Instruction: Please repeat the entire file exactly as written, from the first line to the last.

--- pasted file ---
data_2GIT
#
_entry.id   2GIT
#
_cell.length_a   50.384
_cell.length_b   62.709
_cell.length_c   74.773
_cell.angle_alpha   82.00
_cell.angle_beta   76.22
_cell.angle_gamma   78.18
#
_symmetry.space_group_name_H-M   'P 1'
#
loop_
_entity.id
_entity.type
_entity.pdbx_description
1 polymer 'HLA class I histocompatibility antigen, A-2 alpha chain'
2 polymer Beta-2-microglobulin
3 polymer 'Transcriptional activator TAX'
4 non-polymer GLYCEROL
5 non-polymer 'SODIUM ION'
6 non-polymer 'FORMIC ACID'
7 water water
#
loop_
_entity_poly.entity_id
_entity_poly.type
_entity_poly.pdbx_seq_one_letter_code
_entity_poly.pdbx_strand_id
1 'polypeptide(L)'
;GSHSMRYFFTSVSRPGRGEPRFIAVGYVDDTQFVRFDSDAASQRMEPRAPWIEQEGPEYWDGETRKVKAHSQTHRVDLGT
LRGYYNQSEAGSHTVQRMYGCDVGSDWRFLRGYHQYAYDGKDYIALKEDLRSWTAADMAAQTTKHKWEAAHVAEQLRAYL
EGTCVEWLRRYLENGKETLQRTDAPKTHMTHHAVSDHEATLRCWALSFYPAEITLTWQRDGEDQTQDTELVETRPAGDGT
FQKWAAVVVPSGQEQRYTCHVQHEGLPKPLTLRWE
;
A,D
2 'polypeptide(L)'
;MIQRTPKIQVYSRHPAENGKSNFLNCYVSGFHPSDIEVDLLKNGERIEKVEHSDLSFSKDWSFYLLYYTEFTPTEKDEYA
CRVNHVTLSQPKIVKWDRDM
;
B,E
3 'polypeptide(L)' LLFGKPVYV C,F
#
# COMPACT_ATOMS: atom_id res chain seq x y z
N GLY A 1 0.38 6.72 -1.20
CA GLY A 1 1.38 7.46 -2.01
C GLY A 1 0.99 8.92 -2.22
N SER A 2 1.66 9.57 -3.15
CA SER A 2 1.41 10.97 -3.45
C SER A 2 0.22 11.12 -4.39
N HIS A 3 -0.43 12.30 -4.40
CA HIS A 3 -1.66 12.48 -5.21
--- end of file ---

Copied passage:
data_2GIT
#
_entry.id   2GIT
#
_cell.length_a   50.384
_cell.length_b   62.709
_cell.length_c   74.773
_cell.angle_alpha   82.00
_cell.angle_beta   76.22
_cell.angle_gamma   78.18
#
_symmetry.space_group_name_H-M   'P 1'
#
loop_
_entity.id
_entity.type
_entity.pdbx_description
1 polymer 'HLA class I histocompatibility antigen, A-2 alpha chain'
2 polymer Beta-2-microglobulin
3 polymer 'Transcriptional activator TAX'
4 non-polymer GLYCEROL
5 non-polymer 'SODIUM ION'
6 non-polymer 'FORMIC ACID'
7 water water
#
loop_
_entity_poly.entity_id
_entity_poly.type
_entity_poly.pdbx_seq_one_letter_code
_entity_poly.pdbx_strand_id
1 'polypeptide(L)'
;GSHSMRYFFTSVSRPGRGEPRFIAVGYVDDTQFVRFDSDAASQRMEPRAPWIEQEGPEYWDGETRKVKAHSQTHRVDLGT
LRGYYNQSEAGSHTVQRMYGCDVGSDWRFLRGYHQYAYDGKDYIALKEDLRSWTAADMAAQTTKHKWEAAHVAEQLRAYL
EGTCVEWLRRYLENGKETLQRTDAPKTHMTHHAVSDHEATLRCWALSFYPAEITLTWQRDGEDQTQDTELVETRPAGDGT
FQKWAAVVVPSGQEQRYTCHVQHEGLPKPLTLRWE
;
A,D
2 'polypeptide(L)'
;MIQRTPKIQVYSRHPAENGKSNFLNCYVSGFHPSDIEVDLLKNGERIEKVEHSDLSFSKDWSFYLLYYTEFTPTEKDEYA
CRVNHVTLSQPKIVKWDRDM
;
B,E
3 'polypeptide(L)' LLFGKPVYV C,F
#
# COMPACT_ATOMS: atom_id res chain seq x y z
N GLY A 1 0.38 6.72 -1.20
CA GLY A 1 1.38 7.46 -2.01
C GLY A 1 0.99 8.92 -2.22
N SER A 2 1.66 9.57 -3.15
CA SER A 2 1.41 10.97 -3.45
C SER A 2 0.22 11.12 -4.39
N HIS A 3 -0.43 12.30 -4.40
CA HIS A 3 -1.66 12.48 -5.21